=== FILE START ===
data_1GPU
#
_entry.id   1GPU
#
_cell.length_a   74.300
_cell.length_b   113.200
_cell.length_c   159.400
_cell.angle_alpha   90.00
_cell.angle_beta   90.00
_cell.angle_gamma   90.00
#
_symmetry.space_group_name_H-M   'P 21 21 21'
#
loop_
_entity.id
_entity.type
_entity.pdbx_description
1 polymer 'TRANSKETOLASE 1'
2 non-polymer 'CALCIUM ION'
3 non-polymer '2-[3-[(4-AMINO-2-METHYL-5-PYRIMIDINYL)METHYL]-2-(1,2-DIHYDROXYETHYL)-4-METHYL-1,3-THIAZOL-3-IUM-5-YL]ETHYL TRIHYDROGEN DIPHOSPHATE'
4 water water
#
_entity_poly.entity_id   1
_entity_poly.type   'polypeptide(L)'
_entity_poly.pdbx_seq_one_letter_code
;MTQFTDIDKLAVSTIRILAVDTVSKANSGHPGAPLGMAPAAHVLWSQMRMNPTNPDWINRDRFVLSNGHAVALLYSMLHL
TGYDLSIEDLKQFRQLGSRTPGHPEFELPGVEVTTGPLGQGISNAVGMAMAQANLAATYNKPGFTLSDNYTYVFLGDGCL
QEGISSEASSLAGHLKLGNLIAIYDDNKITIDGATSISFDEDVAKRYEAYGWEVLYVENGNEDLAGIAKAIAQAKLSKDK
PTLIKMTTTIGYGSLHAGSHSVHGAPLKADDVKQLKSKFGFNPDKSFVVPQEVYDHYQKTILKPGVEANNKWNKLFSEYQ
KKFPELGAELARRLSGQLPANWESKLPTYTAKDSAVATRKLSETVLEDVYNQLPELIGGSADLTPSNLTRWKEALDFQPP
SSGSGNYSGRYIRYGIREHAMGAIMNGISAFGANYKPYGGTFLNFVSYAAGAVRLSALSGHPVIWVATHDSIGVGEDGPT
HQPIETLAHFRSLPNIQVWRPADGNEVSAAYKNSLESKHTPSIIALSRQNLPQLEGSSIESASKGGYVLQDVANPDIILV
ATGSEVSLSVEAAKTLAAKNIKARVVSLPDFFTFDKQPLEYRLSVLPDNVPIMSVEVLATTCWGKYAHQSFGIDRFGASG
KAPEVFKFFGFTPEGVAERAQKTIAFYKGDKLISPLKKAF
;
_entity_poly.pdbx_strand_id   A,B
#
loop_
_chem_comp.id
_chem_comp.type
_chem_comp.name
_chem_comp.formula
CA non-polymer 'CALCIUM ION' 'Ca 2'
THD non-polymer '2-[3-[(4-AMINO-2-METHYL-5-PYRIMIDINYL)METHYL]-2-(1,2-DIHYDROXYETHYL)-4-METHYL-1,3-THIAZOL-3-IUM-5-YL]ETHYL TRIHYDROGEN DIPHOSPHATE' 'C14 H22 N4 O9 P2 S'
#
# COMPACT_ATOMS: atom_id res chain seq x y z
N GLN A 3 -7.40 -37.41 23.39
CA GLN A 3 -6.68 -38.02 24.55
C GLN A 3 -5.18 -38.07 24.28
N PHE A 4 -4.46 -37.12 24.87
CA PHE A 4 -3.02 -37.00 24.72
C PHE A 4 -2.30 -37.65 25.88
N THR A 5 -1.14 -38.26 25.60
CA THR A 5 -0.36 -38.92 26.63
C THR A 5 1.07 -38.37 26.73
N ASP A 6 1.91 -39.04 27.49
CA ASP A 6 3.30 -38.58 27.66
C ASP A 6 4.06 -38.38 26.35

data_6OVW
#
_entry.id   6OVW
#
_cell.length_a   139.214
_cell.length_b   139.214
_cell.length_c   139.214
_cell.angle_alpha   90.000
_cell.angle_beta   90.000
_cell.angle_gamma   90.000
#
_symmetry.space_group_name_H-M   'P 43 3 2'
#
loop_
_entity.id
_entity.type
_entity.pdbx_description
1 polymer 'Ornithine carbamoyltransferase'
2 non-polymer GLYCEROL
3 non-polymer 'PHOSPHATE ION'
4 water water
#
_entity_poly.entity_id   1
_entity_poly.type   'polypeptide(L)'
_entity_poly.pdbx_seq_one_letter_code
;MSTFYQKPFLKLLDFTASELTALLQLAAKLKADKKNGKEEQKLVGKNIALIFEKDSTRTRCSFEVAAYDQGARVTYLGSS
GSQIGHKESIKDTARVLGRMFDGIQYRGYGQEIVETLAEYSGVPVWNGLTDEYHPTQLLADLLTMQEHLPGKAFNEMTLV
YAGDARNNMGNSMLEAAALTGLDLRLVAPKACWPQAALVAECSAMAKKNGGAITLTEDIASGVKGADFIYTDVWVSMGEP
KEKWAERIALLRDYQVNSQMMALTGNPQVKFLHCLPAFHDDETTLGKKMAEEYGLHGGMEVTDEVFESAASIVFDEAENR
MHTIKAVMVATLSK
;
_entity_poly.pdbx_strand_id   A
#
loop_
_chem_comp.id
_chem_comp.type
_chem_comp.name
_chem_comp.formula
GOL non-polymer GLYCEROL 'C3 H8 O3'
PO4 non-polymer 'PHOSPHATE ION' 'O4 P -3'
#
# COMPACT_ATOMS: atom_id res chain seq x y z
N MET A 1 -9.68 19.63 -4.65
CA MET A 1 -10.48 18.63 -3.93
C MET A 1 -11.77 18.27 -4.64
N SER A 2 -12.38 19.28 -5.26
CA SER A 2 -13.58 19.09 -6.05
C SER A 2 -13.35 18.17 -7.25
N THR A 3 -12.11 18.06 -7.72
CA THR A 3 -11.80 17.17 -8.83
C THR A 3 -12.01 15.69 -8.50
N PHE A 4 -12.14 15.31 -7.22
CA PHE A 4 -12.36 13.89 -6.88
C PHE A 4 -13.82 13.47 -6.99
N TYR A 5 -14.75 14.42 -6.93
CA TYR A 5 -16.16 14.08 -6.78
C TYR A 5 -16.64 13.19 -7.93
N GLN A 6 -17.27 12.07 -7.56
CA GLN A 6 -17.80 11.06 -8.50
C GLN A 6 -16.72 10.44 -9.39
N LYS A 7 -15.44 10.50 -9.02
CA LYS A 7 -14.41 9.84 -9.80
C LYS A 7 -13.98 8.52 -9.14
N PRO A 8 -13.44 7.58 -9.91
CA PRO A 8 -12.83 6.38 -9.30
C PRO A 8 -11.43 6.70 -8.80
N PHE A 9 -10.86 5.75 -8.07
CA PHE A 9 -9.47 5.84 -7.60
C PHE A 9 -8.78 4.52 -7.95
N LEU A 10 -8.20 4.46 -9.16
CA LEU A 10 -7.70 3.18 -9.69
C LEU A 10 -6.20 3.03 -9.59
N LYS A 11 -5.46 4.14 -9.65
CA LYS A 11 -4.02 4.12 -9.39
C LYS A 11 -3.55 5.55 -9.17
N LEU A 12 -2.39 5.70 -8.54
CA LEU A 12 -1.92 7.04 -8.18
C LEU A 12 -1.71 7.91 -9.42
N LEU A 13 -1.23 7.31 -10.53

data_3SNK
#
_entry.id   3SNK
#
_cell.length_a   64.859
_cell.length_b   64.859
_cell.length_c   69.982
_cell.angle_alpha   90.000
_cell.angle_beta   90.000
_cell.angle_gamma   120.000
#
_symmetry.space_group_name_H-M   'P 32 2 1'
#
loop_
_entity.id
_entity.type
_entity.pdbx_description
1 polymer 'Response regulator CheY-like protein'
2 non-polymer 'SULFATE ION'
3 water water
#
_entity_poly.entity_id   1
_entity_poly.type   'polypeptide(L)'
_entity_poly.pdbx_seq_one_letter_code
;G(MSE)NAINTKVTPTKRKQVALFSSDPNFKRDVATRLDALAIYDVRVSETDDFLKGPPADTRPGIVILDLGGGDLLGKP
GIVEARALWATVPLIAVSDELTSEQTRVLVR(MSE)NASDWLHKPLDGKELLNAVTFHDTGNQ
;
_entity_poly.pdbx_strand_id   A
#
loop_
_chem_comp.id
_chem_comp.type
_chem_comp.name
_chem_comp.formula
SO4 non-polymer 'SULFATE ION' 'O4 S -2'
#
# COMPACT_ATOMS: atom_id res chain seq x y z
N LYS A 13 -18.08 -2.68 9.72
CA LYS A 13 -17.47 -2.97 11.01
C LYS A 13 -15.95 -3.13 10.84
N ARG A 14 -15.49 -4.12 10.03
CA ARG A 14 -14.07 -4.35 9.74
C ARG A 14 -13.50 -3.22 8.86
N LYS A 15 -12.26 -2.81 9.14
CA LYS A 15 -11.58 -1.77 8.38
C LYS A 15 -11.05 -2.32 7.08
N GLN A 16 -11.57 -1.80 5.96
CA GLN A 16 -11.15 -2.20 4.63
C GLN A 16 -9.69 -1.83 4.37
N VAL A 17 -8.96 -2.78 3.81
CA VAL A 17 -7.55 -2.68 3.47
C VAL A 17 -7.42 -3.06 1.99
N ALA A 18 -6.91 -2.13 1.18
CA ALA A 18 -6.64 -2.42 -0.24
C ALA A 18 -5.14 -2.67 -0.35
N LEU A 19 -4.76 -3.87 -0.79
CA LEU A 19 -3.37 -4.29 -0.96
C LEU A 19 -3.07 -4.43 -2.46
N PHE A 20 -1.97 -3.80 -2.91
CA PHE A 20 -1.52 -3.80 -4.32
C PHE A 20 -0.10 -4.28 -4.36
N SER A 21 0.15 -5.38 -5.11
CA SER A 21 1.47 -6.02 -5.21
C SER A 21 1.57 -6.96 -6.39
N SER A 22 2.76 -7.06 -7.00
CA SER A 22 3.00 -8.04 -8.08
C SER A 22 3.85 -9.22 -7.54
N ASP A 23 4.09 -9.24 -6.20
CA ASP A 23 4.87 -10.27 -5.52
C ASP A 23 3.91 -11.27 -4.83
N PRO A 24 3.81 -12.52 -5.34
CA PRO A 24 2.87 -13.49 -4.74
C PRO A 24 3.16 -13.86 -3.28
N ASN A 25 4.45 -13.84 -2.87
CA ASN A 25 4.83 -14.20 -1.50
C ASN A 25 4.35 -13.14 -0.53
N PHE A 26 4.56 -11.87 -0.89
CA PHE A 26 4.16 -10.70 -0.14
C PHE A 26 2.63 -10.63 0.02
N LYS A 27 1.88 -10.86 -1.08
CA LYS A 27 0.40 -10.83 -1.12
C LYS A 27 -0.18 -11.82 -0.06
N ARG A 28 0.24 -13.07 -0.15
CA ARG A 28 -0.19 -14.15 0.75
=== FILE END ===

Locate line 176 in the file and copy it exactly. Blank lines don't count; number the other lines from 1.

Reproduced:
CA LYS A 13 -17.47 -2.97 11.01